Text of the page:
How Do We Teach Empathy?

In a parent-teacher conference years ago, my son was commended for the empathy he consistently displayed in the classroom. “Empathy can’t be taught,” the teacher said, meaning that as a compliment on our parenting.

Fast forward to now. The boys are in 4th and 5th grade, and as their personalities develop, empathy sometimes seems less prevalent as they try on different traits- like being competitive or goofy- and become more concerned about how their peers perceive them. With competing social pressures and a shifting sense of self-image, how do we emphasize empathy?

In Thom Markham’s Mind/Shift article Why Empathy Holds the Key to Transforming 21st Century Learninghe argues that empathy can, and should, be the foundational element for a strong 21st century education. According to the article, a well-developed sense of empathy will improve collaboration, whole child learning, inquiry, and creativity.

Markham explains, “Empathy results from a complex mix of other meaningful emotions and attitudes that fuel human personality, such as openness, curiosity, self-restraint, vulnerability, sensitivity, awareness, respect, appreciation, and even love.”

Another component I would add to this mix is gratitude. When children practice gratitude, they develop an appreciation of their surroundings and the people in their lives that help them see beyond their own egos. And if they learn to be grateful for small moments, little things in their daily lives, everything else comprising empathy will come more naturally.

This time of year offers a natural introduction to practicing gratitude. Starting with Thanksgiving, when many of us go around the table and ask what everyone is thankful for, it’s easy to continue the conversation throughout the holidays. As kids develop Christmas lists and talk about what they hope to get from Santa this year, balance the conversation with a discussion of what you’re grateful for. For example, one of our traditions is to get up early the morning after Thanksgiving and meet my parents at a local Christmas tree farm. No matter the weather, we arrive a little bit before 9:00, get our tag, and then traipse through the woods to the field of trees in hopes we will find the perfect one for our living room. Most years we find a tree, but even in the few when there weren’t any that were tall enough, we still valued the experience, and the boys were grateful we kept with the tradition of going to the farm.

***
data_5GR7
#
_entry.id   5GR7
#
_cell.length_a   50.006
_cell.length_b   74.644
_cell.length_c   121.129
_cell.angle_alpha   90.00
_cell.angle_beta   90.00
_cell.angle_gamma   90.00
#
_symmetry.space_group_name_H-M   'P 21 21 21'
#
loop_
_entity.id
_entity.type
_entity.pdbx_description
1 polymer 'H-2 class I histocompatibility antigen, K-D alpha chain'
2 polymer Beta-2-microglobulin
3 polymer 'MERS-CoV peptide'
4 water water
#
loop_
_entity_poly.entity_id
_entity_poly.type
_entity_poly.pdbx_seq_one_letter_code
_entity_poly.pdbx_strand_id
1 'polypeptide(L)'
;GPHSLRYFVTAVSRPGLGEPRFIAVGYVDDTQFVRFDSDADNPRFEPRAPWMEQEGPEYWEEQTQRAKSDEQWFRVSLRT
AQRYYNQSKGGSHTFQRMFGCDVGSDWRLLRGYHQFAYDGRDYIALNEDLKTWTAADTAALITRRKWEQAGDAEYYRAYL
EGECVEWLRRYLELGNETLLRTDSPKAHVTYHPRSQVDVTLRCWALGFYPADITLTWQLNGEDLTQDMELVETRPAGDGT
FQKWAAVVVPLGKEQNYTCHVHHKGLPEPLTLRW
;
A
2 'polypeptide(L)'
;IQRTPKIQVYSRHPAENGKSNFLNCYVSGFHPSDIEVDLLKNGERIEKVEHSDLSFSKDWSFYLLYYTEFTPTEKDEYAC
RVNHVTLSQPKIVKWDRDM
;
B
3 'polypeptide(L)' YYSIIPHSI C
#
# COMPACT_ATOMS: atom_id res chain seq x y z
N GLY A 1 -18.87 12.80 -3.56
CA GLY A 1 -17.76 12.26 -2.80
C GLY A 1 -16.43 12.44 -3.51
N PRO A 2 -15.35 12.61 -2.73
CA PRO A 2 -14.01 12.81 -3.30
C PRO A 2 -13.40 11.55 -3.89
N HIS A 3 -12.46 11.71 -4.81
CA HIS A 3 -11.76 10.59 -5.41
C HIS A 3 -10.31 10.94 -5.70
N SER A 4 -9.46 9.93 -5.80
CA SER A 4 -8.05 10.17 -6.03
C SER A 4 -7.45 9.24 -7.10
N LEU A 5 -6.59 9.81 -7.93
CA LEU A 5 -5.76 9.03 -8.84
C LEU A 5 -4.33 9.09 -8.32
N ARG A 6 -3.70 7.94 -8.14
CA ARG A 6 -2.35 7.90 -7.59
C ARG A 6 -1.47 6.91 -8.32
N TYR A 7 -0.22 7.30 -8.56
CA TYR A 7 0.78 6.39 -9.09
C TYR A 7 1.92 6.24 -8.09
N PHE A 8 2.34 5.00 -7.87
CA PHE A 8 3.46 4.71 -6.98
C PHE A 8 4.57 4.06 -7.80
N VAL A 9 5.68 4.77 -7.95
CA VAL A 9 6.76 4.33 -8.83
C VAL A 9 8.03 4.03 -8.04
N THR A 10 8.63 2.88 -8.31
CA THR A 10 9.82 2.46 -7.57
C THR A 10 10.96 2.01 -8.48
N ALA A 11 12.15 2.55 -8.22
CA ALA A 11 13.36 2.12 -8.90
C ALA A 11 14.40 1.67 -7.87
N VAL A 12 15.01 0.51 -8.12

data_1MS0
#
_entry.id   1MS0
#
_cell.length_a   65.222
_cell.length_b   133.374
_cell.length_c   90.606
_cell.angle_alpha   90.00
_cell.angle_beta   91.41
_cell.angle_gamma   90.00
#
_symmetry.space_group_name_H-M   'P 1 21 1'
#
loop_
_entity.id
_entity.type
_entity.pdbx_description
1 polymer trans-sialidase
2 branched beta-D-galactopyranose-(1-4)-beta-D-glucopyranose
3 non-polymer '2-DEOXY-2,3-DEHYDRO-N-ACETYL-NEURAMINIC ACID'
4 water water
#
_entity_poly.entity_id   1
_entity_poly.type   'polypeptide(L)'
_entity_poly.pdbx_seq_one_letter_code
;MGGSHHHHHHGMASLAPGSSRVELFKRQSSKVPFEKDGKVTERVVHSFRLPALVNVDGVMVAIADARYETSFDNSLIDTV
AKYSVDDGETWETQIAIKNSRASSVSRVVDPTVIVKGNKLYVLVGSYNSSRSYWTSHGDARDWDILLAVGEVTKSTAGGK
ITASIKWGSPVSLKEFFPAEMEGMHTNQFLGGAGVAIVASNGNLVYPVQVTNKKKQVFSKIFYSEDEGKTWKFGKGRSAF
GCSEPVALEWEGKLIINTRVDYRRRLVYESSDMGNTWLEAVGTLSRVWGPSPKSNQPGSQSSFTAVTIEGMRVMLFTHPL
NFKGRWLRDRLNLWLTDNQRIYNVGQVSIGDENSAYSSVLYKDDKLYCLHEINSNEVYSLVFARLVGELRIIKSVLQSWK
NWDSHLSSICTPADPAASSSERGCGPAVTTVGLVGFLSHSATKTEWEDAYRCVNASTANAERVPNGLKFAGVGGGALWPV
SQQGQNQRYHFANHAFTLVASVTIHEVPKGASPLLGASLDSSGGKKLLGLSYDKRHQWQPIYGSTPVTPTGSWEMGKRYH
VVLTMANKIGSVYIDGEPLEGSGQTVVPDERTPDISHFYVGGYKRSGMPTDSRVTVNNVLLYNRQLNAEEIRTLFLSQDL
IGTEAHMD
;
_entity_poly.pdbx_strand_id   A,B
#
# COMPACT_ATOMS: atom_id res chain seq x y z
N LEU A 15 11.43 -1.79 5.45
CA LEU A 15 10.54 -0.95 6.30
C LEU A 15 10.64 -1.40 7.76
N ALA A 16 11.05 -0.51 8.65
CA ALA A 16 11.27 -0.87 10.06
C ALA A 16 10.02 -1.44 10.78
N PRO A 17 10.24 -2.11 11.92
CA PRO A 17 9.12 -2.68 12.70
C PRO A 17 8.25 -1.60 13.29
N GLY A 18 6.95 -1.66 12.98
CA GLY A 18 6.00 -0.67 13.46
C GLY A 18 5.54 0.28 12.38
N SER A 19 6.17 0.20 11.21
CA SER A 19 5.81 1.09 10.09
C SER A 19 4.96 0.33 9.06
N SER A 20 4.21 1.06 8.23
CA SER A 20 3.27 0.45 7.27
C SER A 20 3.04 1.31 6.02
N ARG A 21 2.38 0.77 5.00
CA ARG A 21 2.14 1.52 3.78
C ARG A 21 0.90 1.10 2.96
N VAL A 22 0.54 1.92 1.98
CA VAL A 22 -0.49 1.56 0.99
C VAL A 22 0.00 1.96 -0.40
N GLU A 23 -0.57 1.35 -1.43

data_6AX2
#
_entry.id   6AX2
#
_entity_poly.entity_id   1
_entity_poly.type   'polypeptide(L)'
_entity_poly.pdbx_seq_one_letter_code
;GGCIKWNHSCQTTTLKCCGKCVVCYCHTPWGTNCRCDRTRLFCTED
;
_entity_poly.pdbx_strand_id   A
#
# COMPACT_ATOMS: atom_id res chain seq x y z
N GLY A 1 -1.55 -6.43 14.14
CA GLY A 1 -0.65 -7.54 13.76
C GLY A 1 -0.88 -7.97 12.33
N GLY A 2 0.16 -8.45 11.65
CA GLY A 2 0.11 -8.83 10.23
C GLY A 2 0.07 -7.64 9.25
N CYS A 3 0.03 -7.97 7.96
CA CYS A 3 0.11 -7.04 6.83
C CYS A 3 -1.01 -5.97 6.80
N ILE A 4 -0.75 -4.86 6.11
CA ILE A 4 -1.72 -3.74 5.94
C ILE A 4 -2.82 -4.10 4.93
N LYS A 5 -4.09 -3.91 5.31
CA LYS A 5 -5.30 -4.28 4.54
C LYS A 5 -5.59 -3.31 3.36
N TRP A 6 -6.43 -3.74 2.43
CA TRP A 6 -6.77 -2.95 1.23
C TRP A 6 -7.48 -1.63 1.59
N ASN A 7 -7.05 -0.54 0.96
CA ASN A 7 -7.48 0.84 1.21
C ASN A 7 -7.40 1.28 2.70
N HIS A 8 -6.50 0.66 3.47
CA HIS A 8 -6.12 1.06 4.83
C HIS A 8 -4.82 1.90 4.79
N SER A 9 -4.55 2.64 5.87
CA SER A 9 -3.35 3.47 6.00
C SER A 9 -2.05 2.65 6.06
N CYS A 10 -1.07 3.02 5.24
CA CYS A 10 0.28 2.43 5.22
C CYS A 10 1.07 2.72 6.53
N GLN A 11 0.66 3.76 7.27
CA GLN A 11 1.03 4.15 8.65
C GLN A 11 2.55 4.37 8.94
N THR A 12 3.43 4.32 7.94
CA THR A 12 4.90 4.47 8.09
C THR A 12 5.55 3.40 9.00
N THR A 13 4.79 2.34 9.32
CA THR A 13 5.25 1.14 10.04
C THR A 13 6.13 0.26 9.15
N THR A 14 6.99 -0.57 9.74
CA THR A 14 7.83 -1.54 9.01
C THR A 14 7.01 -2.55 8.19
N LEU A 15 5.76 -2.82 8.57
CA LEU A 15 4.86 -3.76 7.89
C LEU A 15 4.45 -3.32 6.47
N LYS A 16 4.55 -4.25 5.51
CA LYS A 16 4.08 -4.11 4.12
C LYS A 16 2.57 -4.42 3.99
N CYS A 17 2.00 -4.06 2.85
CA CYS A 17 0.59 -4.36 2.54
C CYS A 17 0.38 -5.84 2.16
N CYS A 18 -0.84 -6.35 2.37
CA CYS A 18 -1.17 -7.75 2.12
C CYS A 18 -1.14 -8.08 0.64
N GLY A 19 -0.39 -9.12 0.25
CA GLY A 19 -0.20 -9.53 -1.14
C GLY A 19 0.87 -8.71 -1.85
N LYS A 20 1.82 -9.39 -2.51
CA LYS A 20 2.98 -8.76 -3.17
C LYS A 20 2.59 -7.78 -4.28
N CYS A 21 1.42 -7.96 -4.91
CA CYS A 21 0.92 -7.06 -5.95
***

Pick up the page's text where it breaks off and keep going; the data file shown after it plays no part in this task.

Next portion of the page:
When you practice gratitude consistently, it leads to an overall positive outlook on life that others notice and gravitate toward. This lends itself to empathy, which, Markham says, “has the potential to open up students to deeper learning, drive clarity of thinking, and inspire engagement with the world—in other words, provide the emotional sustenance for outstanding human performance.”

And, as Markham also notes, it facilitates creativity and collaboration, which in today’s world is a key component to developing innovation. In order to collaborate, people need strong social-emotional intelligence. Empathy is key to this, and, with practice, it can be taught. It needs to be nurtured, encouraged, and reinforced.

So… what are you grateful for today?


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